I am reading JSR-133 produced on Oct 17, 2003. It said the example in figure
2 is forbidden by the original JMM (JLS chapter 17). The example is:
Initially, p==q, p.x==0
May return m==o==0, n==3. This happens when "p.x=3" of thread 2 is performed
between "m=p.x" and "n=q.x;" of thread 1. Quoted from this JSR-133,
"Although this behavior is surprising, it is allowed by most JVMs. However,
it is forbidden by the original Java memory model in the JLS and JVMS,
Since the example does not involve synchronization and prescient store, only
the rules defined in JLS 17.3 will take effect. However, as far as I can
get from these rules, I can not see any reason that the original JMM will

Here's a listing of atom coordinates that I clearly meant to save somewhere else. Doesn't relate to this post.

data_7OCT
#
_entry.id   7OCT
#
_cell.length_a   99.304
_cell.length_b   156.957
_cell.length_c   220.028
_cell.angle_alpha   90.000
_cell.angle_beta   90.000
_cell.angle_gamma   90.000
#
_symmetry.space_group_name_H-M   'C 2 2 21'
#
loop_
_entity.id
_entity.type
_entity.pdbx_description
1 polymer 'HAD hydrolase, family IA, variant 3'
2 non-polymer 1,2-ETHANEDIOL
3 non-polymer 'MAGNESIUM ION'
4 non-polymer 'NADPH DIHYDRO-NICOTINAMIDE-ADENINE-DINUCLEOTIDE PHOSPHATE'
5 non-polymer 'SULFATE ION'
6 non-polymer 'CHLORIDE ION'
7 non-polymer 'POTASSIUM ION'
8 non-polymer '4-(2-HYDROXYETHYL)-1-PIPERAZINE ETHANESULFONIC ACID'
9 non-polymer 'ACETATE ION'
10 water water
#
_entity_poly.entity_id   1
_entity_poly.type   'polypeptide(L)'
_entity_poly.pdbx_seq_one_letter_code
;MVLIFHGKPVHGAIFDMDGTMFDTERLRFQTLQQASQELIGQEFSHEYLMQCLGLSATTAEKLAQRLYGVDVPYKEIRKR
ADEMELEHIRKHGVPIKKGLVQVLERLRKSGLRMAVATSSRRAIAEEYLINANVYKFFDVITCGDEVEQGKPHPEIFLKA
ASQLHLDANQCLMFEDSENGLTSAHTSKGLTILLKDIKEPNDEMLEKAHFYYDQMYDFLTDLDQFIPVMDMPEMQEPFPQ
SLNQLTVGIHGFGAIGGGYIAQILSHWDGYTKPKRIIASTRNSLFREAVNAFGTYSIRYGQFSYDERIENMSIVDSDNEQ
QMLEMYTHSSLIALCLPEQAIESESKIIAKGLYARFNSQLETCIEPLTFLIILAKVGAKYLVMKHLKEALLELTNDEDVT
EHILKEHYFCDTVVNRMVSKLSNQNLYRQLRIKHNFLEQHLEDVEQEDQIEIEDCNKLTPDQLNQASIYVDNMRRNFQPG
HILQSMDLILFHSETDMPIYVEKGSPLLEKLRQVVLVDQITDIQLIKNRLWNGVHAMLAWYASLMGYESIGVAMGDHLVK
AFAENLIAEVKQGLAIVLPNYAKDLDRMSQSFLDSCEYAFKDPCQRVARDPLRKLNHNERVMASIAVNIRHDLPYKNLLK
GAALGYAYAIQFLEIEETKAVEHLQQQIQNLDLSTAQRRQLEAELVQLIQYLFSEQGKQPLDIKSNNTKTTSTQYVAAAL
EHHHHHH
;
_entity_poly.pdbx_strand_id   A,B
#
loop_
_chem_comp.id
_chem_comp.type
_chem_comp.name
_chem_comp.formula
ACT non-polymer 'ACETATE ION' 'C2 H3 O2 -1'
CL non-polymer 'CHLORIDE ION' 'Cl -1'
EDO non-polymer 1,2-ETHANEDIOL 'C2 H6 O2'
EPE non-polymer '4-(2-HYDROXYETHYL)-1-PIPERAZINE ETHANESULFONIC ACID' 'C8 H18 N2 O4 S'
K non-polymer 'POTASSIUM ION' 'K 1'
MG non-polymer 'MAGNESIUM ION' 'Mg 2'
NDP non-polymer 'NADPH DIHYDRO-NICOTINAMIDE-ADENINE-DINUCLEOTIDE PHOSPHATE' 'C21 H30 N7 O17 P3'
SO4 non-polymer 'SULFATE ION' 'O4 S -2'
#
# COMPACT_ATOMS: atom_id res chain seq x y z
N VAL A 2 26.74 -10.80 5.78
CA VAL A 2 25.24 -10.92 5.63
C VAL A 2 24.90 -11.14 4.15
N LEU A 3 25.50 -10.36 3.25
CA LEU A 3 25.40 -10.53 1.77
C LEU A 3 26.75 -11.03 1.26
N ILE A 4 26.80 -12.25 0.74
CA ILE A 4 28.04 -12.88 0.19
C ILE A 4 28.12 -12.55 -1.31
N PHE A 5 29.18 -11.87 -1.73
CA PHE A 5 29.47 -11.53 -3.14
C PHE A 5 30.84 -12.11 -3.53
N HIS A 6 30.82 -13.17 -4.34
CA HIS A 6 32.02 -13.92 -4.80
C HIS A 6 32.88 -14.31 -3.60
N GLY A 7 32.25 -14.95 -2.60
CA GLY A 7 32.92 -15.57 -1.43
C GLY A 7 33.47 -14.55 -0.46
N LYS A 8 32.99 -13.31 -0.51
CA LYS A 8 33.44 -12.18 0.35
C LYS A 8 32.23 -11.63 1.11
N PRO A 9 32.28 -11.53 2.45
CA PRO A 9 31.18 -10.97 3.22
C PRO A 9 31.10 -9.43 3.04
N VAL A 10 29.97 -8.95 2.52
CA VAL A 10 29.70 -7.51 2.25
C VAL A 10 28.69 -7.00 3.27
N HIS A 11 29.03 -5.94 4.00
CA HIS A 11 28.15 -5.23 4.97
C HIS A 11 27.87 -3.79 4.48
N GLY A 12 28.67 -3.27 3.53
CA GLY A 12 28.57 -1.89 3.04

forbid this execution. I.e:
Thread 1's memory behavior can be described in the terminology of JLS
chapter 17 as
It seems a "load p.x" is not required before the final "use p.x" in this
I know this is a very old question. And I read the paper "fixing the java
memory model" by Pugh, which also mentioned this example. But I still can
not work the reason out.
Although the original JMM is proven to be coherent in "Java Consistency"
paper by Schuster. I am not convinced. In that prove, the execution is
order = (load-block|store-block)*
Why can't we have a use-block:
Since the thread working memory can keep "its own working copy of variables"
(from JLS), which means there can be multiple simultaneously cached
variables, so the thread can use a copy without load.
I am very confused. I really appreciate someone can help me!
JavaMemoryModel mailing list - http://www.cs.umd.edu/~pugh/java/memoryModel
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